Currency trader invites suspicion
Currency trading is a fast and furious world. The slightest movement in the value of one currency relative to another can spell big profits, or big losses, for investors.
Quite rightly, then, any individual or organisation offering advice on currency investments in the UK must be licensed by the Financial Services Authority. And it hardly needs saying that to provide a decent service to clients, advisers must be absolutely up to date and on the ball.
What, then, must we make of currency traders Atwood & James Limited? The firm contacted a Moneywise reader in Dorset offering a free investment guide and boasting that, when the euro peaked against the dollar recently, “those who had invested with us in the euro five months earlier earned a return of £10,489 for every £600 they invested”.
The reader was urged to return a reply card to an address in Wandsworth in London, but instead he asked Moneywise to investigate because it sounded “too good to be true”. He was right there.
Not at home at Companies House
Enquiries at Companies House revealed that there is no such company as Atwood & James Limited. Assuming it does exist, it must be foreign, but if it is trading as a limited company in the UK without registering with Companies House, it is acting illegally.
So is it trading in the UK? A trip to Wandsworth found no trace of the company. Its address belongs to a marketing firm. When reply cards arrive for Atwood & James, they are scanned into a computer that can be accessed remotely from anywhere in the world.
The company decorates its literature and its website at atwoodjames.com with pictures of the Statue of Liberty. Is this a clue to the firm’s real whereabouts? The monument is just a short ferry ride from Wall Street, so is the currency trader operating from the heart of New York’s financial district.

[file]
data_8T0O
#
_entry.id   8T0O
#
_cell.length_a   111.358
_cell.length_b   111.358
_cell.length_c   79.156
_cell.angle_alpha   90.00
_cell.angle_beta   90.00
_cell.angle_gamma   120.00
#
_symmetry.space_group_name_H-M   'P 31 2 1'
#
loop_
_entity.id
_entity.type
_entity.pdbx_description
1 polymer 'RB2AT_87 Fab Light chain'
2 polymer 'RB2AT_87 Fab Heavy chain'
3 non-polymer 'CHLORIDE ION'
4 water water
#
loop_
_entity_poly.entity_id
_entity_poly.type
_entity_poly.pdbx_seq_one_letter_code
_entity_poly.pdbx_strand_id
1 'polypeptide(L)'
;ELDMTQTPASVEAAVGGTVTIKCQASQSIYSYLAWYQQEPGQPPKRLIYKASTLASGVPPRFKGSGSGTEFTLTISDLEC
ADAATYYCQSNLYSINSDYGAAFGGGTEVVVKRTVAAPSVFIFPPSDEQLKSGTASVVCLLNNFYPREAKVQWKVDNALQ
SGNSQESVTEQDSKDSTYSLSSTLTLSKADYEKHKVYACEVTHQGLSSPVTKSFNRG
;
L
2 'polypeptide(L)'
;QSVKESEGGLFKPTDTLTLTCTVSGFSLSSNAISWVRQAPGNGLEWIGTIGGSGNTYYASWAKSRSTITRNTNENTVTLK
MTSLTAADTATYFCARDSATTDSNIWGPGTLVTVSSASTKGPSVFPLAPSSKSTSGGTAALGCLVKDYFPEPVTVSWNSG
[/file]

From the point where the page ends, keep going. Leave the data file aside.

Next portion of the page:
Well, no. They do have a New York address, but in the state, not the city, and in the north of the state at that, close to the Canadian border and hundreds of miles from any financial centre.
Is the firm licensed there as a currency investment adviser? Again the answer is no. But surprisingly, it seems there is nothing wrong with this.
A licence to trade?
The Commodity Futures Trading Commission, the US watchdog that oversees currency trading, says that anyone simply acting as a middleman does not need to register as long as the customer ends up dealing with a company that is acting legally.
This seems to be the key to Atwood & James. It is not licensed in London, but it is not really based in London anyway. It is not licensed in New York, but it is not breaking any laws there if it passes customers on to someone else.
In this case the someone else appears to be a completely separate company, also called Atwood & James, but based in Rio de Janeiro. If you gave them a call, this is where the phone would ring.
The question is, would you want to call them? And the answer here is much clearer than the the firm’s location: no, you wouldn’t.
On the company’s website, at the time of writing the pound was quoted against the dollar at $1.83, a figure that is about 18 months out of date – the recent exchange rate has been several cents above $2. The excuse offered by Atwood & James is that some small currency firms have been stealing their recommendations, so they have stopped updating their website. As excuses go, this rings as hollow as using pictures of Big Ben and the Statue of Liberty to decorate your advertisements when your business has no connection with either of them.
A type of derivative often lumped together with options, but slightly different. The original derivative was a future used by farmers to set the price of their produce in advance before they sowed the seeds so that after the harvest, crops would be sold at the pre-agreed price no matter what the movements of the market. So a future is a contract to buy or sell a fixed quantity of a particular commodity, currency or security (share, bond) for delivery at a fixed date in the future for a fixed price. At the end of a futures contract, the holder is obliged to pay or receive the difference between the price set in the contract and the market price on the expiry date, which can generate massive profits or vast losses.